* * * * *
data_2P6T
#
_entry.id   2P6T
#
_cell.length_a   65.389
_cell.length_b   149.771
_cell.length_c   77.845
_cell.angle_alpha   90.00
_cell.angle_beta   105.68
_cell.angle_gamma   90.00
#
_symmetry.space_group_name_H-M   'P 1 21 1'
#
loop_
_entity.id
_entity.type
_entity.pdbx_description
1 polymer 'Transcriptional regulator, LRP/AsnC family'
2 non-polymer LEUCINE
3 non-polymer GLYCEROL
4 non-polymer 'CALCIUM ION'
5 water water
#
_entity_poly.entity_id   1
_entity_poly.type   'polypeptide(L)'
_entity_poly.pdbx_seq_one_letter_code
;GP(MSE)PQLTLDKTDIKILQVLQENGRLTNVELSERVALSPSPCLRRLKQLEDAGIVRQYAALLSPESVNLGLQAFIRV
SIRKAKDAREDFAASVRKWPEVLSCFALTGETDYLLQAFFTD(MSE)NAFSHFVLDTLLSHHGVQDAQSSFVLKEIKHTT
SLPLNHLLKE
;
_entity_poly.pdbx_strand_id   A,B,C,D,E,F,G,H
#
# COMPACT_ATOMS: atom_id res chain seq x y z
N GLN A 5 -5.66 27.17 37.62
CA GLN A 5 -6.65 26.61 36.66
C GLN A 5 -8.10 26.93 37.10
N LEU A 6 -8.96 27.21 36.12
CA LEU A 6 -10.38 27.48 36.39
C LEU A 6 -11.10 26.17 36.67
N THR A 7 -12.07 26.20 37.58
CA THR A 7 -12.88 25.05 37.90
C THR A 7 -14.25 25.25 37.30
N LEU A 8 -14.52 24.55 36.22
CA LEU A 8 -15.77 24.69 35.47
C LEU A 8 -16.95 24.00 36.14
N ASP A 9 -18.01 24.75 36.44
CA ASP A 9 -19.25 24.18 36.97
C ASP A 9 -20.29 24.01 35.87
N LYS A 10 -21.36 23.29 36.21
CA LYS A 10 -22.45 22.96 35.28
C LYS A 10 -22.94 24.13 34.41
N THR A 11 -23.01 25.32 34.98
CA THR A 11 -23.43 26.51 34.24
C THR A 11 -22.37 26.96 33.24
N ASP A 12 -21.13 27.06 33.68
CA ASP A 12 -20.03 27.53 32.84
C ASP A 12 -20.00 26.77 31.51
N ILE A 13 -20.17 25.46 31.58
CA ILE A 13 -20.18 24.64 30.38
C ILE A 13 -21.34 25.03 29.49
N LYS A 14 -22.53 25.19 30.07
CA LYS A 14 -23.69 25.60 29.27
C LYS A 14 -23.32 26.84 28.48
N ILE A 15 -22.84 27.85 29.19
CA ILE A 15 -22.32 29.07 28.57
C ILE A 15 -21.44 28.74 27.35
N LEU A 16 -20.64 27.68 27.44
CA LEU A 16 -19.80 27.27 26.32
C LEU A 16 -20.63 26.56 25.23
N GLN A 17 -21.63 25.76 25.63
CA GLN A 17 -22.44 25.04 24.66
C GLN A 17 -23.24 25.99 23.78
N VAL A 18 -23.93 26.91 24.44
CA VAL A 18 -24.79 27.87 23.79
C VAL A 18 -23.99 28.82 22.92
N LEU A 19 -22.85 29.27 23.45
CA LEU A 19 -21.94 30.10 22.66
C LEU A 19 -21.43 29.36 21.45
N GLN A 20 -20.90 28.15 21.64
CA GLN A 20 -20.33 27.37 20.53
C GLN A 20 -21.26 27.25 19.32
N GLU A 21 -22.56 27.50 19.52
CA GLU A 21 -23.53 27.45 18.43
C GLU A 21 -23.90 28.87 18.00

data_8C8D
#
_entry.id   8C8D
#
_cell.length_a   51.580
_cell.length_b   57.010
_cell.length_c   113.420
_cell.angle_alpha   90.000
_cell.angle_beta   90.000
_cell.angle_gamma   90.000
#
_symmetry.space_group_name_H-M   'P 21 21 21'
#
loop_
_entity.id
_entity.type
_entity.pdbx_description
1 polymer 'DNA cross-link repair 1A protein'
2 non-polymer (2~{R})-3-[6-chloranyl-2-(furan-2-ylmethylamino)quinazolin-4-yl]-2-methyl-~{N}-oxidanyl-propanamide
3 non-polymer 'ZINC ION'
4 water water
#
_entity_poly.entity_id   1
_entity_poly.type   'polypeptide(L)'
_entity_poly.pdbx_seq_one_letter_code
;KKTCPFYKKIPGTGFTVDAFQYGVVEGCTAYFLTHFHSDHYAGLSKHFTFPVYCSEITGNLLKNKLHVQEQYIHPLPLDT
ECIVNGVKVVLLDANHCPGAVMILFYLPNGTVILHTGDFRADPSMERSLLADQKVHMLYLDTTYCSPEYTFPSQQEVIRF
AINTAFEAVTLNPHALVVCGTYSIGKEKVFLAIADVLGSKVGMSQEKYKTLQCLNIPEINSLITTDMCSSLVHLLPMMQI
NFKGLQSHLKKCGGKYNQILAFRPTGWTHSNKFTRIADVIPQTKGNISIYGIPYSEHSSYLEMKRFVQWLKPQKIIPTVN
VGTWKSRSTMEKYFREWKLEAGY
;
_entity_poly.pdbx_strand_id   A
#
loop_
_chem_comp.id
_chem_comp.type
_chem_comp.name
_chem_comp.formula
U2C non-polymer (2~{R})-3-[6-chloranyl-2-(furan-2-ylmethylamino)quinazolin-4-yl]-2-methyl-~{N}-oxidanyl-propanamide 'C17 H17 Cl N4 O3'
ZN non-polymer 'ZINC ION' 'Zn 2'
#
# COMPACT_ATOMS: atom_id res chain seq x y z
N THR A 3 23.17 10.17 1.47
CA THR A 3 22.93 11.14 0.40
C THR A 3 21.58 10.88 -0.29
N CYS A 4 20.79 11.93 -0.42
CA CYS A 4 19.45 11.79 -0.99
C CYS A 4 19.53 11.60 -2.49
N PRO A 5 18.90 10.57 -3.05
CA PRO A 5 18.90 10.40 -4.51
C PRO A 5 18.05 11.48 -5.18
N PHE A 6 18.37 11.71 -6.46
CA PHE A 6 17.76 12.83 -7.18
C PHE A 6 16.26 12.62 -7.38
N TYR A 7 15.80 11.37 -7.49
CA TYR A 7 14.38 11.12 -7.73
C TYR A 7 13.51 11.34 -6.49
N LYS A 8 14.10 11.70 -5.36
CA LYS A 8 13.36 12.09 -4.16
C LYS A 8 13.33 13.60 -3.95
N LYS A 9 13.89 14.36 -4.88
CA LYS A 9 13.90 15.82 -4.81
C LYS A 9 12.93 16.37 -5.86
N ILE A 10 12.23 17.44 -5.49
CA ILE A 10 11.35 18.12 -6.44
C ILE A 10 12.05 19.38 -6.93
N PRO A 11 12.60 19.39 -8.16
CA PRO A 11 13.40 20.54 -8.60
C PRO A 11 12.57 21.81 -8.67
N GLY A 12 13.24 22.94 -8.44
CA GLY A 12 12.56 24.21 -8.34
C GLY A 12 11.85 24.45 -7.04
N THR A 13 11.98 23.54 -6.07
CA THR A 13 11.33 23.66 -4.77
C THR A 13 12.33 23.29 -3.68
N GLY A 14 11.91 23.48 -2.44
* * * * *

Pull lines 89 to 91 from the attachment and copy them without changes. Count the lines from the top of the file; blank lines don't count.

_cell.length_a   51.580
_cell.length_b   57.010
_cell.length_c   113.420